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Rep. Michele Bachmann (R-MN) the strong frontrunner in the first contest of the Republican 2012 presidential nomination race? Believe it, baby.

A new poll of likely caucus goers in Iowa by the Republican-leaning Magellan Strategies shows Bachmann with 29% of the vote. Next place finisher Mitt Romney has 16%. The Magellan field did not include Jon Huntsman, who is skipping Iowa, or the (so far) non-running Sarah Palin, Rudy Giuliani or Rick Perry.

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Congressional Democrats introduced a bill today that would take some of the sting out of last year's controversial Citizens United decision by empowering shareholders to weigh in before a corporation makes any political contribution.

The Shareholder Protection Act is a last ditch-effort by Democrats to stem the tide of unlimited political expenditures that corporations will surely use to influence the 2012 election, and one wisely crafted on the conservative premise that shareholders' wallets ought to have the same level of free speech protection as the corporations they helped create.

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So after acceding Tuesday that they'll raise the debt limit one way or another, Republicans are now accusing President Obama of holding the debt limit hostage. Fine. It's pretty clumsy as rhetorical jiu jitsu goes, but fine.

For this argument to be persuasive, though, these same Republicans must omit the fact that they were using the debt limit as a weapon in an ideological fight just 24 hours ago.

But that's exactly what Sen. Mike Lee (R-UT) -- an articulate freshman, beloved by conservatives -- just did. Specifically, he told a scrum of reporters outside a GOP steering committee meeting that President Obama's the mustache-twirling villain of the debt limit wars...just after lamenting the GOP's loss of leverage in its pursuit of a Balanced Budget Amendment.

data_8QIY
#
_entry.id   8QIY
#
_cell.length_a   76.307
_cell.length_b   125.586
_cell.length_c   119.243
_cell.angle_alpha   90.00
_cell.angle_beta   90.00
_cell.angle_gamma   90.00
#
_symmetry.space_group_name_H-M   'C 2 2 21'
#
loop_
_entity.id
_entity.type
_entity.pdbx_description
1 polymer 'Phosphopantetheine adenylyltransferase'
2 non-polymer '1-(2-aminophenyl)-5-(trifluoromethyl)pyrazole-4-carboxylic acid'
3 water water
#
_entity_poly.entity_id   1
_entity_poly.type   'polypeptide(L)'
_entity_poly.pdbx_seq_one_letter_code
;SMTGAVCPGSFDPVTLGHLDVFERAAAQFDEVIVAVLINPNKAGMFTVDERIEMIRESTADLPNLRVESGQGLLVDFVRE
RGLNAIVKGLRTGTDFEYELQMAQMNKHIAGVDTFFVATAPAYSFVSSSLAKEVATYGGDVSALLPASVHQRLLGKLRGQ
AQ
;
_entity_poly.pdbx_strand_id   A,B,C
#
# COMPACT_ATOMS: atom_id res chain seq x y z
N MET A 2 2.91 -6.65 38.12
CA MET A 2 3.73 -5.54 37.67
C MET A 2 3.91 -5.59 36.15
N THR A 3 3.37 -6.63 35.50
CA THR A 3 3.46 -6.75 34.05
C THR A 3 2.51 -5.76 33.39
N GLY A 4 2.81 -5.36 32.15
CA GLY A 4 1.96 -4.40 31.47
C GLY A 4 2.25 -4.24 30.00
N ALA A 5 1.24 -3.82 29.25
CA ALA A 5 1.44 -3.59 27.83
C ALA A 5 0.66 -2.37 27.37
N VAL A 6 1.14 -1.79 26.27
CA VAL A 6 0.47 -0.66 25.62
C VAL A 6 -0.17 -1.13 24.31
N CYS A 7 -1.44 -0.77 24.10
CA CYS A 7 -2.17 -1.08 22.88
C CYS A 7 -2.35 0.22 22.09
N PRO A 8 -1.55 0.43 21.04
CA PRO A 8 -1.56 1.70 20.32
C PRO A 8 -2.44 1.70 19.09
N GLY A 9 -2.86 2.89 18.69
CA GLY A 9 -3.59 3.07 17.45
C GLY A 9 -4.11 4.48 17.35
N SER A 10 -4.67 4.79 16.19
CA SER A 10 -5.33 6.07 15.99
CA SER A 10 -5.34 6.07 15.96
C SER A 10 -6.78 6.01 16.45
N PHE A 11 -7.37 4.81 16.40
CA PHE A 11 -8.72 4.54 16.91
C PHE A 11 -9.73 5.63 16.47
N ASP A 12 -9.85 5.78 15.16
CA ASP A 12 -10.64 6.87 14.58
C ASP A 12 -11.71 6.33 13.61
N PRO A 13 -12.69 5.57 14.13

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Tim Pawlenty is the newest Republican presidential candidate to refuse to sign an Iowa religious right group's "Marriage Vow" pledge -- but he's being really nice about it.

"I deeply respect, and share, Bob Vander Platts' commitment to promoting the sanctity of marriage, a culture of life, and the core principles of the Family Leader's Marriage Vow Pledge," Pawlenty said in a statement. "However, rather than sign onto the words chosen by others, I prefer to choose my own words, especially seeking to show compassion to those who are in broken families through no fault of their own."

The "Marriage Vow" involved a candidate pledging personal fidelity to his or her spouse, that he or she would change divorce laws to make "quickie divorces" more difficult, and would oppose gay marriage, pornography, and "Sharia Islam," among other things. Two Republican candidates, Michele Bachmann and Rick Santorum, signed the pledge, and then immediately encountered controversy due to the resolution's original preamble language on slavery -- which has since been edited out -- stating, quite contrary to the facts, that African-American families were more secure under slavery than they are today, under an African-American president.